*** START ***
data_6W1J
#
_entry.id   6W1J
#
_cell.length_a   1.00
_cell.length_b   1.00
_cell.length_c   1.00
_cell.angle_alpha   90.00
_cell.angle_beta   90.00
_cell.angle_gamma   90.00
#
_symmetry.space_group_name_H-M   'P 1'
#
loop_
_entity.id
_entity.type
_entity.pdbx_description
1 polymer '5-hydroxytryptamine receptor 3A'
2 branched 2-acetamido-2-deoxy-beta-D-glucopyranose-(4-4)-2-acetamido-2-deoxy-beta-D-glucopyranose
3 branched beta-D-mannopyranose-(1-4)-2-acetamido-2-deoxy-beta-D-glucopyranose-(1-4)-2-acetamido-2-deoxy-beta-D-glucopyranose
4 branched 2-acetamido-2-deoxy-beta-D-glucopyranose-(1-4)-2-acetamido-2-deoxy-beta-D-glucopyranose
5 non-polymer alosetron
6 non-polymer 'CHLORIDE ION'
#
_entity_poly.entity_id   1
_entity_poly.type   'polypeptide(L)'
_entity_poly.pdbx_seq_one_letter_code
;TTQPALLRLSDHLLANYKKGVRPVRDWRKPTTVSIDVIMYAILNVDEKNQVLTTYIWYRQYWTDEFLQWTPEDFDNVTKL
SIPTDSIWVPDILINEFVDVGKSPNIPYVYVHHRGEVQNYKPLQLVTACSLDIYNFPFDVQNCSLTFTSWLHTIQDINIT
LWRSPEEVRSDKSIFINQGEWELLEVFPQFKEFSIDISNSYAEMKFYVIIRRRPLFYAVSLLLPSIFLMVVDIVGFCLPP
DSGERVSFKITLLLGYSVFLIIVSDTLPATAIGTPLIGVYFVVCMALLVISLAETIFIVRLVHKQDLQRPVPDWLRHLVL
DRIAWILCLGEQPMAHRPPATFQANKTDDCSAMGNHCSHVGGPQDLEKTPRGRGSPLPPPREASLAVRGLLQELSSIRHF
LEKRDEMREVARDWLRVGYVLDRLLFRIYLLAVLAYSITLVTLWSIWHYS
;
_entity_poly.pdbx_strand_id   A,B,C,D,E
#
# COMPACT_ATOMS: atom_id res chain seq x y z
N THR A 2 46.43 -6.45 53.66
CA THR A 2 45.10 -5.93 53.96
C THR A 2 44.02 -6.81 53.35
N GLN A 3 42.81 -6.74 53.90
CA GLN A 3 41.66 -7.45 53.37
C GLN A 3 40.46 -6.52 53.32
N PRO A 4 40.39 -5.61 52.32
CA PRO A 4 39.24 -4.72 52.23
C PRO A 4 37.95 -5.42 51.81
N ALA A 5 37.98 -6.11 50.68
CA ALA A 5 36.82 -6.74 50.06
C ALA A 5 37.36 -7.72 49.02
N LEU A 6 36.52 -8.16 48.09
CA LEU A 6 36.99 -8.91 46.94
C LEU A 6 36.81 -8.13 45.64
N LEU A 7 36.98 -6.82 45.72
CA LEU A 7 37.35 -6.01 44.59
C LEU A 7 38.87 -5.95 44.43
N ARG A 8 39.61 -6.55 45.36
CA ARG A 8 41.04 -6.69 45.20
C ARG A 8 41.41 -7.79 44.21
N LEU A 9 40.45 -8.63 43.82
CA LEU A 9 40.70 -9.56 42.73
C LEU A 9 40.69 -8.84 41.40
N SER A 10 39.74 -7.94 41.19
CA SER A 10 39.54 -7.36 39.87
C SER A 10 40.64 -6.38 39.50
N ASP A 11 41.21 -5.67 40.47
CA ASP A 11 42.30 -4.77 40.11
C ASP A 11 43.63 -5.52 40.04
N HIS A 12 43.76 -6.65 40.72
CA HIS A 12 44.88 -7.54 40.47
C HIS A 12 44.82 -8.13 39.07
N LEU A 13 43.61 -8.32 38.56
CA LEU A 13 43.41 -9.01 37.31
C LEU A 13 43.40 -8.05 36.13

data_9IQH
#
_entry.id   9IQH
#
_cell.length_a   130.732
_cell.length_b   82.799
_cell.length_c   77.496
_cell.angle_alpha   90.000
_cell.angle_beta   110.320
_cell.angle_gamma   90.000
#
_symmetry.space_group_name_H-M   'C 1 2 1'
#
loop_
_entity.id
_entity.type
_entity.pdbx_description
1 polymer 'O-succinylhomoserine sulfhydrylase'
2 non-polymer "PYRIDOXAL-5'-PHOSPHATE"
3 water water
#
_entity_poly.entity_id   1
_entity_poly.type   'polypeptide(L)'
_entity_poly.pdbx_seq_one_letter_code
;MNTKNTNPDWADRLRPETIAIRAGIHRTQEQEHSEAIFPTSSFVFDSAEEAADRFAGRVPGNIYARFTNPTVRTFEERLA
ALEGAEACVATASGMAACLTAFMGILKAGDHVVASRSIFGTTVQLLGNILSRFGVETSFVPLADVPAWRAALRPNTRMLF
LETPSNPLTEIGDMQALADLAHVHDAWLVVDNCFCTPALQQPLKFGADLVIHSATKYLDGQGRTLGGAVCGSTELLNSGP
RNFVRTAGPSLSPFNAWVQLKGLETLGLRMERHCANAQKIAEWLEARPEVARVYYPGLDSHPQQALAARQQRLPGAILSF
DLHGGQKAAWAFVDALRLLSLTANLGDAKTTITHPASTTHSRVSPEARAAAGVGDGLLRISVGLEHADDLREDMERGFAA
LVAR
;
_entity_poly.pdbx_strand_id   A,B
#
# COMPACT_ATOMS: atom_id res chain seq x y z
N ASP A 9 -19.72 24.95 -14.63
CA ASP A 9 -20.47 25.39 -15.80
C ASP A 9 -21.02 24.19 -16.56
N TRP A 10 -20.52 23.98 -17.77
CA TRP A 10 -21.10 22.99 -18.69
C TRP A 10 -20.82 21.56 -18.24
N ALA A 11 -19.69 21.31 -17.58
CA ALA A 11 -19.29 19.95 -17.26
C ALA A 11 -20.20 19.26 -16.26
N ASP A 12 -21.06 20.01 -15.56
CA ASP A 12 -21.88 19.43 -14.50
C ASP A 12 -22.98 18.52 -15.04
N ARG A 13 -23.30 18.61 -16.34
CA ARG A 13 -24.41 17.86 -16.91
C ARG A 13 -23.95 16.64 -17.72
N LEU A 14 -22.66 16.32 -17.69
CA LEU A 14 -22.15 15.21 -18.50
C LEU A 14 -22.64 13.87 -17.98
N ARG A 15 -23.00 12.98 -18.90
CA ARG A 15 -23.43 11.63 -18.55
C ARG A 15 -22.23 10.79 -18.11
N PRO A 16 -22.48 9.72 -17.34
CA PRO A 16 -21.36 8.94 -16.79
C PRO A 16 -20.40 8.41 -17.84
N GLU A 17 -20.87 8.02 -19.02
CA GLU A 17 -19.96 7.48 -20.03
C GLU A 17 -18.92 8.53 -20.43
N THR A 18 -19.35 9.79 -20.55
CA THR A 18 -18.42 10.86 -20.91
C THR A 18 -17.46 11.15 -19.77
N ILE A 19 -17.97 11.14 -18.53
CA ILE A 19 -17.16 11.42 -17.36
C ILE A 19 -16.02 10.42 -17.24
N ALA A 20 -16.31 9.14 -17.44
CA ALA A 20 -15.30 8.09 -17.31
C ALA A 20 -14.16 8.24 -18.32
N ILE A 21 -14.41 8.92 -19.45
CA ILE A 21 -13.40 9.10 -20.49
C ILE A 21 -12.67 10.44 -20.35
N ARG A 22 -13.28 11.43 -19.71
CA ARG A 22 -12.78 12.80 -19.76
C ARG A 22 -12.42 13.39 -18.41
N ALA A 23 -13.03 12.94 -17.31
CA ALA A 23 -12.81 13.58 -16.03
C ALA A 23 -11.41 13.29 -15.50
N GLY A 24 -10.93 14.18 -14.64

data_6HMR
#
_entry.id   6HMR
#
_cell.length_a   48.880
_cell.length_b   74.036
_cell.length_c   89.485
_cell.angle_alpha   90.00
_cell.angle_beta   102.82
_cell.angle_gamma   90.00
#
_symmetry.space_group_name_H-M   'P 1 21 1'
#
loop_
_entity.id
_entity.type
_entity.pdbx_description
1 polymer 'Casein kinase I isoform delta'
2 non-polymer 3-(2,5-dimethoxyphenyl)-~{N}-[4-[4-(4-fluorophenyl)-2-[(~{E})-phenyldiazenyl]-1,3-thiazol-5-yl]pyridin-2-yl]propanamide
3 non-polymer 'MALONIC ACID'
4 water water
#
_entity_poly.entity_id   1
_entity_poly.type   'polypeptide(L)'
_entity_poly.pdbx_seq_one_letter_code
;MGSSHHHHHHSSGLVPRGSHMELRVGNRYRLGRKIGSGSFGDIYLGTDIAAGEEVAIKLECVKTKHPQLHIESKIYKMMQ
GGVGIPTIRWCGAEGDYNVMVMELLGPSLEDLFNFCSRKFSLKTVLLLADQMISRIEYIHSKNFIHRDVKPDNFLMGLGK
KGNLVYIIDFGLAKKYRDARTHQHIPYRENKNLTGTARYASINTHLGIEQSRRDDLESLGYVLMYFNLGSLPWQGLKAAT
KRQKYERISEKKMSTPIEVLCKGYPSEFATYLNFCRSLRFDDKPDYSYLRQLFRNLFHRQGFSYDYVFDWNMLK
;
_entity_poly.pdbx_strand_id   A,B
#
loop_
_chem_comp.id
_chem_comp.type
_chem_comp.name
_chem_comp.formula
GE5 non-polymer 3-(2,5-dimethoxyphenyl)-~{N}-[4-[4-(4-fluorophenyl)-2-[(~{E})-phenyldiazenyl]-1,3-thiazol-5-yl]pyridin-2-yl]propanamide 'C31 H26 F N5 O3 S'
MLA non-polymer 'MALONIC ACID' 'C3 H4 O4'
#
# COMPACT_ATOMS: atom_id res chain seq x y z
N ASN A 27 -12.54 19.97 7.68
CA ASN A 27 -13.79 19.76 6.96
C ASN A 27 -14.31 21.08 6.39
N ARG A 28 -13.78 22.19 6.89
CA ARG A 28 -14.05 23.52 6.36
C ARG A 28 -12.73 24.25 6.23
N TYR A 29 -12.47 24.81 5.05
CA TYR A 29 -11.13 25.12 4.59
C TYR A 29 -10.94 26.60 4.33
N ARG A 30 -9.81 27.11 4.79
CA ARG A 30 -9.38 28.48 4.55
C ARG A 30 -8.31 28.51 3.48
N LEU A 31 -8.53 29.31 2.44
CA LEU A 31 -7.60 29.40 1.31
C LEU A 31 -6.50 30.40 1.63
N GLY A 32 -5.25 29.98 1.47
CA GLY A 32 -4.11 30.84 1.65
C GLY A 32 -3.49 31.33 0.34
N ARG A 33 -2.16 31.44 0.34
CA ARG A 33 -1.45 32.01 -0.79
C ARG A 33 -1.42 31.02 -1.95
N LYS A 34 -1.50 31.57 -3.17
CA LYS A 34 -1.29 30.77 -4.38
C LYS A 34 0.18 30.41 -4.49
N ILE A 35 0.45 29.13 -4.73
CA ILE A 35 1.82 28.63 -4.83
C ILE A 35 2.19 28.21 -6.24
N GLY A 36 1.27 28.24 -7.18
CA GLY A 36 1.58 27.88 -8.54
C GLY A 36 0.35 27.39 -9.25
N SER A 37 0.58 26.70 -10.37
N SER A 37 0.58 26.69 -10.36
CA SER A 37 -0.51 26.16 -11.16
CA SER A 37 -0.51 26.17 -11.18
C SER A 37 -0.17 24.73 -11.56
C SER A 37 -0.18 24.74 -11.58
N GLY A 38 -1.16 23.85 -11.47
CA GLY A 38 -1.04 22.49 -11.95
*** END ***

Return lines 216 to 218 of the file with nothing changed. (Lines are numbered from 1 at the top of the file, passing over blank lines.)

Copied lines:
N LYS A 34 -1.50 31.57 -3.17
CA LYS A 34 -1.29 30.77 -4.38
C LYS A 34 0.18 30.41 -4.49